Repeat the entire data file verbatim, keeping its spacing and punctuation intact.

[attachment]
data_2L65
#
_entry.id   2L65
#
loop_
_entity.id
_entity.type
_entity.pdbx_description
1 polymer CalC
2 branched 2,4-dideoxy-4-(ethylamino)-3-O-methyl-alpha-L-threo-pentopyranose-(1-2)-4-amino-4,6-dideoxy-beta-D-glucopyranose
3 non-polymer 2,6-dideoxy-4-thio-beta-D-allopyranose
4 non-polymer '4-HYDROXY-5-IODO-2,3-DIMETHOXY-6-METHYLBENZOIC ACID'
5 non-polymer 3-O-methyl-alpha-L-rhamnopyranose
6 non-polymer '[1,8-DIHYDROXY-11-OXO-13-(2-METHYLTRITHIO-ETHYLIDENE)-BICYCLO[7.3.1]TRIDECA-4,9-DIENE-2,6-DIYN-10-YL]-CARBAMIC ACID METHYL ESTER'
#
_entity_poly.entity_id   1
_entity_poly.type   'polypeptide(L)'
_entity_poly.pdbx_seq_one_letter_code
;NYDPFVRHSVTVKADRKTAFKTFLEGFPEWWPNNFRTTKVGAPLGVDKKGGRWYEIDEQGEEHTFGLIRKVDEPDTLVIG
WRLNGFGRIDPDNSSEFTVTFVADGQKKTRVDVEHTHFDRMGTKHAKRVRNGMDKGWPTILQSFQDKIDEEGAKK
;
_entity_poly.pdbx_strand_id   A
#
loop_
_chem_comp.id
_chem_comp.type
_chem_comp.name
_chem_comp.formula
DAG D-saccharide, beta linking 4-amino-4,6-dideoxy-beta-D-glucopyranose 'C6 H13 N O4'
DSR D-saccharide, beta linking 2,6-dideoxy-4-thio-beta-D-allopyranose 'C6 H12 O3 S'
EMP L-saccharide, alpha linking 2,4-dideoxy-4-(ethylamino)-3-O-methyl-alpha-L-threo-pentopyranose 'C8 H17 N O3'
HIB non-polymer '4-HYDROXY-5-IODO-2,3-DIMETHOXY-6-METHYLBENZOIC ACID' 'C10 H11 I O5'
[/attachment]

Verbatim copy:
data_2L65
#
_entry.id   2L65
#
loop_
_entity.id
_entity.type
_entity.pdbx_description
1 polymer CalC
2 branched 2,4-dideoxy-4-(ethylamino)-3-O-methyl-alpha-L-threo-pentopyranose-(1-2)-4-amino-4,6-dideoxy-beta-D-glucopyranose
3 non-polymer 2,6-dideoxy-4-thio-beta-D-allopyranose
4 non-polymer '4-HYDROXY-5-IODO-2,3-DIMETHOXY-6-METHYLBENZOIC ACID'
5 non-polymer 3-O-methyl-alpha-L-rhamnopyranose
6 non-polymer '[1,8-DIHYDROXY-11-OXO-13-(2-METHYLTRITHIO-ETHYLIDENE)-BICYCLO[7.3.1]TRIDECA-4,9-DIENE-2,6-DIYN-10-YL]-CARBAMIC ACID METHYL ESTER'
#
_entity_poly.entity_id   1
_entity_poly.type   'polypeptide(L)'
_entity_poly.pdbx_seq_one_letter_code
;NYDPFVRHSVTVKADRKTAFKTFLEGFPEWWPNNFRTTKVGAPLGVDKKGGRWYEIDEQGEEHTFGLIRKVDEPDTLVIG
WRLNGFGRIDPDNSSEFTVTFVADGQKKTRVDVEHTHFDRMGTKHAKRVRNGMDKGWPTILQSFQDKIDEEGAKK
;
_entity_poly.pdbx_strand_id   A
#
loop_
_chem_comp.id
_chem_comp.type
_chem_comp.name
_chem_comp.formula
DAG D-saccharide, beta linking 4-amino-4,6-dideoxy-beta-D-glucopyranose 'C6 H13 N O4'
DSR D-saccharide, beta linking 2,6-dideoxy-4-thio-beta-D-allopyranose 'C6 H12 O3 S'
EMP L-saccharide, alpha linking 2,4-dideoxy-4-(ethylamino)-3-O-methyl-alpha-L-threo-pentopyranose 'C8 H17 N O3'
HIB non-polymer '4-HYDROXY-5-IODO-2,3-DIMETHOXY-6-METHYLBENZOIC ACID' 'C10 H11 I O5'